Officially, the US does not have diplomatic relations with Iran (though this may change in the wake of Sept. 11th). That means, if you are a US national or a foreign national working for a US company that is sending you there on business, you’ll have to arrange with the Interests Section of the Islamic Republic of Iran via the Embassy of Pakistan in DC for your visa. You’ll find that here.
FYI: There is no US Embassy in Iran, so the Embassy of Switzerland serves “as the protecting power of U.S. interests in Iran.”
Getting your visa is not an easy task, especially for the independent solo traveler. You need a pretty good reason to travel to Iran (like being part of a scrappy doco crew). As far as holiday making, there are a lot of travel companies that sponsor group package tours and will handle the visa wrangling process for you. While you may gag at the thought of matching hats and name tags, you stand a better chance of getting to Persepolis by going this route than if you apply for a tourist visa on your own.
Aside from answering the standard visa application questions, when submitting your recent passport-sized photo, all female applicants above age 9 are asked to respect the Islamic dress code, meaning: be prepared to don a head scarf. One of our female crewmembers submitted a photo of herself wearing a bandanna. This is the Hejab equivalent of a g-string. After a frantic Photoshop session, we submitted a more modest portrait affording full hair coverage. It’s always best to err on the side of modesty when prepping for your passport photo shoot.
If you are granted a visa, be prepared to receive it on the very day you are due to depart for your trip — this happened to our executive producer.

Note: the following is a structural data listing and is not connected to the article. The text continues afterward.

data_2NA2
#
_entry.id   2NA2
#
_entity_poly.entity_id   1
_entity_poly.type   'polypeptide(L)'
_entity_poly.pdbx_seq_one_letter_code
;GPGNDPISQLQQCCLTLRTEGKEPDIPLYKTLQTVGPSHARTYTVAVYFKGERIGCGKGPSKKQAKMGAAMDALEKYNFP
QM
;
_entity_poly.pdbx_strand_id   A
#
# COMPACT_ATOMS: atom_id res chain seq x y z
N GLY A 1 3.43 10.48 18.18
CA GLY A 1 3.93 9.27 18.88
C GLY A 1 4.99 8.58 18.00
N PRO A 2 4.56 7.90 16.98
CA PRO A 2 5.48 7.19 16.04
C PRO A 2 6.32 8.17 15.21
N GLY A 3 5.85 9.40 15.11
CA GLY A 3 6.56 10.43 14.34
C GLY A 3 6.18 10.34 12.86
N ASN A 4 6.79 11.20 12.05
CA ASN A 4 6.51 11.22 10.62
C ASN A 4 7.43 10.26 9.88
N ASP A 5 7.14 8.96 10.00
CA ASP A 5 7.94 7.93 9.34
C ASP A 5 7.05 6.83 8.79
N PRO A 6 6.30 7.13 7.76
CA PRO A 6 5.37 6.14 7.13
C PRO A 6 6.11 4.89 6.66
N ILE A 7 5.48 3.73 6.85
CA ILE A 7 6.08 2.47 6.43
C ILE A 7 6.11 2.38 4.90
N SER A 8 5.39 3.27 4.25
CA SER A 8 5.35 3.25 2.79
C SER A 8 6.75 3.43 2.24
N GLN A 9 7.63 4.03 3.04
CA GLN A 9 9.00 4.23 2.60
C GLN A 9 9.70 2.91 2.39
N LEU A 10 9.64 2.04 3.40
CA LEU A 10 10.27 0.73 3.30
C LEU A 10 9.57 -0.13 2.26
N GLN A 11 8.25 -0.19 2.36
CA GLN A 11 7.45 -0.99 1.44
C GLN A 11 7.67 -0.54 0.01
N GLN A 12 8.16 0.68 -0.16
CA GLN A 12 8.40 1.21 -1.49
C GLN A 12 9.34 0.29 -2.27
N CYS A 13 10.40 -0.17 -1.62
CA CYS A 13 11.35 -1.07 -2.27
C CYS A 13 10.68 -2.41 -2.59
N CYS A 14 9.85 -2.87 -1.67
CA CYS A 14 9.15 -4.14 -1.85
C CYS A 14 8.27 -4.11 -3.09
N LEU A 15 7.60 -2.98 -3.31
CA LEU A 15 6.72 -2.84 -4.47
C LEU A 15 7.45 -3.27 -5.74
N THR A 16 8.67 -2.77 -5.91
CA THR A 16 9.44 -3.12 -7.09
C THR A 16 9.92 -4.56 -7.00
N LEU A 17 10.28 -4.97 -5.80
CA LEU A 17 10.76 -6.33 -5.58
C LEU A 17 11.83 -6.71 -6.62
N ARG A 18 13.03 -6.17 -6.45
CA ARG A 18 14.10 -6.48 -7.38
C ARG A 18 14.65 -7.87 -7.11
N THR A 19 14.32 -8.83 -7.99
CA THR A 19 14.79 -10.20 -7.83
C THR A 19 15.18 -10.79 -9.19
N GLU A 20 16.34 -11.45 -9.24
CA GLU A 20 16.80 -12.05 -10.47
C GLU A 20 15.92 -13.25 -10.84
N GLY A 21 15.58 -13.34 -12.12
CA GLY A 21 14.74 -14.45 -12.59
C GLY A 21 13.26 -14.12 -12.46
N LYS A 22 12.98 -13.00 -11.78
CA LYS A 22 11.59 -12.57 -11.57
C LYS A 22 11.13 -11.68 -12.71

You can arrive by sea, by rail or by road… all depends where you’re coming from, how much time you’ve got and how intrepid you’re feeling.
Fly in from London or other points by Iran Air — it’s a good intro to the culture — scarves required and no cocktails. On our flight in from London, the food was good and service was excellent. Almost everyone on board seemed to be Iranian — lots of families and children — and the atmosphere was rather festive. Scarves stayed on throughout. Leaving, passengers were also mostly Iranians. But after we’d been underway for a while, about half the women in the plane took their scarves off.
Most international flights are to Tehran, but international flights also land in Mashhad, Esfahan, Dhiraz, Tabriz, Bandar Abbas, Ahwaz and Zahedan. As with most destinations, plane fares can vary drastically depending on when you book.
For train info and schedules, visit Iranian Railways.
Roads are excellent. Boulevards in Tehran, Shiraz and Esfahan are wide and beautiful in some places. The most common car is the Iranian-made Paykan — think Toyota Corolla. But you’ll find Mercedes and SUVs, too. Because of the recent population boom, cities — and their streets — are seriously crowded.
For drivers, right-of-way seems determined by who gets into the empty space first. Get your nose in there and force your way through. This goes for left hand turns into oncoming traffic.
Cabs are plentiful and cheap (gas is subsidized). To catch one, find an impromptu cab stand, i.e., a bunch of people crowded on the sidewalk at an intersection. Yell out your destination to passing cabs, and if they’re going your way, they’ll stop and you can jam in.
These days, lots of regular folks have become de facto cabbies, collecting riders as they make their way to work. (Cabs are also robust political forums…unless you’re a mullah, in which case you might not be picked up for a ride, much less invited to join the discussion.)
Flying within Iran is easy and cheap — none of our tickets cost more than $30USD. You have to buy your tix from a travel agency… no e-tickets or phone purchases. And keep in mind that flights get booked up during some times of year (No Ruz—New Year—festival time in the spring; the tourist season in June and July), so try to book ahead. Planes are comfortable and the service is good. Men and women go through separate checkpoints and chances are, you’ll be patted down by security.